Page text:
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Cellcard plans 4G expansion

A Cellcard employee talks on a phone yesterday afternoon at the company’s head office in Phnom Penh.
A Cellcard employee talks on a phone yesterday afternoon at the company’s head office in Phnom Penh. Hong Menea

Cellcard plans 4G expansion

Driven by increased competition and the need for telecom providers to constantly upgrade their services, Cellcard announced that it plans to invest around $200 million in upgrading its 4G infrastructure in the next 12 months, the CEO of the company said yesterday.

Speaking at the 4G LTE and Security World Forum in Phnom Penh, Cellcard executive Ian Watson said that telecommunications operators need to invest in expanding and improving high-speed mobile network coverage in the Kingdom in order to remain competitive.

“Everyone knows the future is 4G for data and it is very important we continue to expand the network,” he said. “In the market that we operate in, unless you’ve got the capacity, the pricing and the content, you won’t survive.”

“We will continue to invest in our entire infrastructure, and we will invest around $200 million over the next 12 months,” he said during the panel discussion.

He added that telecommunication providers are fighting for increased market share, which has made prices for consumers among some of the lowest in the world. Expectations of cheaper services are transferred to mobile data prices, forcing operators to offer increasingly attractive plans.

“We are changing our plans basically weekly because content is king in a data environment and whoever has the best content or the best platform will win the battle,” he said. “We are in a position with the other telecoms where we are working closely to develop a seamless environment where no matter where you are in Cambodia, whether in a province or one of the cities, you can have connectivity.”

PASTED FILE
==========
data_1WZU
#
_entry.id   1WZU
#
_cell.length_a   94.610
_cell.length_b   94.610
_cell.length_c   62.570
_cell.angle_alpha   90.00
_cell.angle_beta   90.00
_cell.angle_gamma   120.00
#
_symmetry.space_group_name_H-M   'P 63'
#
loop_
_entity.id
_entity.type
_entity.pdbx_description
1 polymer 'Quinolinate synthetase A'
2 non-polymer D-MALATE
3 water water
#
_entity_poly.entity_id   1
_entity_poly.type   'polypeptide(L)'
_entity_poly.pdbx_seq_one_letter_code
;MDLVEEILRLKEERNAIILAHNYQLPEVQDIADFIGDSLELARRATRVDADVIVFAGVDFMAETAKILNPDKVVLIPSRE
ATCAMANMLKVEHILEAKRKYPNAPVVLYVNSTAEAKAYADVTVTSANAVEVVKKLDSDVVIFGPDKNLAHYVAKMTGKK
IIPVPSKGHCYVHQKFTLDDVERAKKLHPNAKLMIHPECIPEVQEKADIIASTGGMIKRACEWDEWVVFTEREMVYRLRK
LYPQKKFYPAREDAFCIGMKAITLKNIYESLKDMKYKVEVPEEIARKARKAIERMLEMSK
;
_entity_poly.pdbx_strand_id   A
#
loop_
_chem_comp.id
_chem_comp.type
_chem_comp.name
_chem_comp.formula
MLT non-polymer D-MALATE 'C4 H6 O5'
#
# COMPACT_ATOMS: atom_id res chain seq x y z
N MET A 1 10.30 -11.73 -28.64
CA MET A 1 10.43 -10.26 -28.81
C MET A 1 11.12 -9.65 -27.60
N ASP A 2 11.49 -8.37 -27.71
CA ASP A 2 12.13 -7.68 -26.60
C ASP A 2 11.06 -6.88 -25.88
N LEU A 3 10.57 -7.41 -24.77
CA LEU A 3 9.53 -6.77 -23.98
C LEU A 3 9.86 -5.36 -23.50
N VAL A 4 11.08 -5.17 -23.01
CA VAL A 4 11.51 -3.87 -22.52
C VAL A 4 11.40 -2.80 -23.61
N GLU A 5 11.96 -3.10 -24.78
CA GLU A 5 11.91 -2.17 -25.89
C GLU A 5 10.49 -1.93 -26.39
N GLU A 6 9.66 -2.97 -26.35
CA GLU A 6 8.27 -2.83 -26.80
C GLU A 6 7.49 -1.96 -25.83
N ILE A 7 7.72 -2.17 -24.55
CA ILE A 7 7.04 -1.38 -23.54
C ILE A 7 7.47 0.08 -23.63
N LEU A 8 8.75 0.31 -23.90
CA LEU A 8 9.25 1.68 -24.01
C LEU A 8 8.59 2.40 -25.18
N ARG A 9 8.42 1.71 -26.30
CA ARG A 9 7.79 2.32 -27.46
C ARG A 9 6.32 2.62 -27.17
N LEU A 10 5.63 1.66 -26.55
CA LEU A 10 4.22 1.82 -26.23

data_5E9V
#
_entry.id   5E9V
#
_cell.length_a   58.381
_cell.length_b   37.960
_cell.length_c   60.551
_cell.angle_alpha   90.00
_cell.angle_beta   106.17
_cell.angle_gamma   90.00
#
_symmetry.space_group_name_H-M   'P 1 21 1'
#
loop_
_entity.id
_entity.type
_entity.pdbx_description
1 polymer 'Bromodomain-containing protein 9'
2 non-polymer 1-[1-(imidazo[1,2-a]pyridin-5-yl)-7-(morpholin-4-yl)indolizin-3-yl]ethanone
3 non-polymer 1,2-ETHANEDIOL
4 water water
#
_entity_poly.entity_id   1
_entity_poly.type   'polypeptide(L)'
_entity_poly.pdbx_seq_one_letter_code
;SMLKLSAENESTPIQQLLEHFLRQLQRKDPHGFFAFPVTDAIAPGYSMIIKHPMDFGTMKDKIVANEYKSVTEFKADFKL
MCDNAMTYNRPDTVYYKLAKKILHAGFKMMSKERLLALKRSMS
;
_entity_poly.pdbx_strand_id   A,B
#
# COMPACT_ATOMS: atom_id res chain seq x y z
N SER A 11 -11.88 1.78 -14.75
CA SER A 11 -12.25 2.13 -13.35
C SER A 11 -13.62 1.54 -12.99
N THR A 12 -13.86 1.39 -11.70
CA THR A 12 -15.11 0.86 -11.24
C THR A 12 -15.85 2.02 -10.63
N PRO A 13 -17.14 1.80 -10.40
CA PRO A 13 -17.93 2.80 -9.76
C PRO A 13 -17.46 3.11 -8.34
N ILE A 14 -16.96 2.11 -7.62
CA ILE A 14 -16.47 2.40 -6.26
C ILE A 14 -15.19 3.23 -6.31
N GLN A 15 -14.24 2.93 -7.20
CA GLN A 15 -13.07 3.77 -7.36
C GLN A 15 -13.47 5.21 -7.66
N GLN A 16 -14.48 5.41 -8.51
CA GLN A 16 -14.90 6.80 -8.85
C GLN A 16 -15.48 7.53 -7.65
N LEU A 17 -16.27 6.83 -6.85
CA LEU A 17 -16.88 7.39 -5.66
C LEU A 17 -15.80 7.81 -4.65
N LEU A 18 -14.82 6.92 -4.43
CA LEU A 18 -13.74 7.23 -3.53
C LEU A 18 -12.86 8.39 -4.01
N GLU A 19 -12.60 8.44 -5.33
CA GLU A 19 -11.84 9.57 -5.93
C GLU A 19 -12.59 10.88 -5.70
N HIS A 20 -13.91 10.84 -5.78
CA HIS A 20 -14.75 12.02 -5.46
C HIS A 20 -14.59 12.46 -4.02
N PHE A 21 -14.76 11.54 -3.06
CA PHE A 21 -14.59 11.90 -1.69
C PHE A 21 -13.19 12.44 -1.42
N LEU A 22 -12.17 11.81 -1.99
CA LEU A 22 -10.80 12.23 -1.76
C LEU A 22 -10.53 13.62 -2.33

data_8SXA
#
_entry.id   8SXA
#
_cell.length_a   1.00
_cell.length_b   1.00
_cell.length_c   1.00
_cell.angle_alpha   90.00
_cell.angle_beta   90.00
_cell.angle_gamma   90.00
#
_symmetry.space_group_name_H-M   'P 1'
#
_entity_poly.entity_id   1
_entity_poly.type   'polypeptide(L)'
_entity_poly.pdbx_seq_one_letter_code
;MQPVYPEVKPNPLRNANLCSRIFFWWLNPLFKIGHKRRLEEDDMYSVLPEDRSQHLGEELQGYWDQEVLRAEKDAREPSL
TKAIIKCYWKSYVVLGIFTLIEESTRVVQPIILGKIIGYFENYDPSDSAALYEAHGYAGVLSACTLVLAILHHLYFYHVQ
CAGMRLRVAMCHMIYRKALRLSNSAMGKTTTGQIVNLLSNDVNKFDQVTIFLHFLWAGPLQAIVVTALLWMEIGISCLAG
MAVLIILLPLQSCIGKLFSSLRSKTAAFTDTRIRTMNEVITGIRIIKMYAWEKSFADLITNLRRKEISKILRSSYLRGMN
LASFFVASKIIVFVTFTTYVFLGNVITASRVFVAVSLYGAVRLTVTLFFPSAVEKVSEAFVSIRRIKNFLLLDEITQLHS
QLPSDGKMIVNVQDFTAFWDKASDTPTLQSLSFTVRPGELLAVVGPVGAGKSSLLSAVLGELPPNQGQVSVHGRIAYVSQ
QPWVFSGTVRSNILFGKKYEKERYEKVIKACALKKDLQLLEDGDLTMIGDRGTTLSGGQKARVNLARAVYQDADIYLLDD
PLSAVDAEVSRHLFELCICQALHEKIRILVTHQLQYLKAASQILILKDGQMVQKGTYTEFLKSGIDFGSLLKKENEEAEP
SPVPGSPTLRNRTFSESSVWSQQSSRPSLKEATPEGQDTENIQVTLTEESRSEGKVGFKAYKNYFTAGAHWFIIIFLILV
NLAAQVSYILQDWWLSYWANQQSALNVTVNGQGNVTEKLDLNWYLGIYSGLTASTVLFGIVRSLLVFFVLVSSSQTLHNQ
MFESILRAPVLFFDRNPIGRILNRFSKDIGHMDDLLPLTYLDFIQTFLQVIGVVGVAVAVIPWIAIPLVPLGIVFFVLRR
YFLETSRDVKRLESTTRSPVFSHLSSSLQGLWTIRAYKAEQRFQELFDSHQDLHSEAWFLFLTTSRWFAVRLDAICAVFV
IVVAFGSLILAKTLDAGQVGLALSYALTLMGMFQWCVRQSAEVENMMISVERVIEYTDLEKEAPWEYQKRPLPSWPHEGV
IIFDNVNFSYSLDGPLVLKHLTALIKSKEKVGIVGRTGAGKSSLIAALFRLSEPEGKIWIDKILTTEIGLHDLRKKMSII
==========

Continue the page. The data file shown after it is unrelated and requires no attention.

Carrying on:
However, companies need to balance the price concerns of all their consumers, who not only have different data needs but also have very different payment abilities, meaning 4G is not accessible to everyone, he said.

“Another thing which stops the expansion of 4G in Cambodia is the availability of 4G handsets and the affordability of big brands like Samsung or Apple, which can reach up to $700 or $800 per phone,” he said. “Because 4G is so fast and you are downloading data, people also do not understand why their bills have gone up, but it’s because they consume so much data, so quickly all of the time.”

Steven Path, president of the Cambodian ICT Federation, told the Post that 4G development will help steer Cambodia towards a data-driven economy and is a step towards developing smart cities in the Kingdom. He added that recent developments in 4G can help Cambodia overtake more developed economies that have yet to widely implement the technology.

“For any country, quality broadband and fast internet access are requirements to build smart cities,” he said. “4G is an area where Cambodia can leapfrog neighbouring countries which have yet to develop 4G, Vietnam especially.”

Mok Khemara, director of the e-Government Department at the Ministry of Posts and Telecommunications, told the audience that further developing ICT infrastructure was one of the priorities set forward by the government, especially given the number of mobile internet users in the country.

“The ICT Master plan for 2020 outlines the goal of 100 percent broadband coverage services in urban areas and 70 percent in rural areas by 2020,” he said. “If we look at mobile internet subscribers, there are over seven million subscribers, which is 98 percent of the country’s market share.”

With 3.4 million active social media users in Cambodia and 5 million active internet users, Khemara highlighted the importance of further developing mobile communications, citing a World Bank statistic that showed increasing internet penetration by 10 percent can contribute to 1.38 percent in GDP growth.

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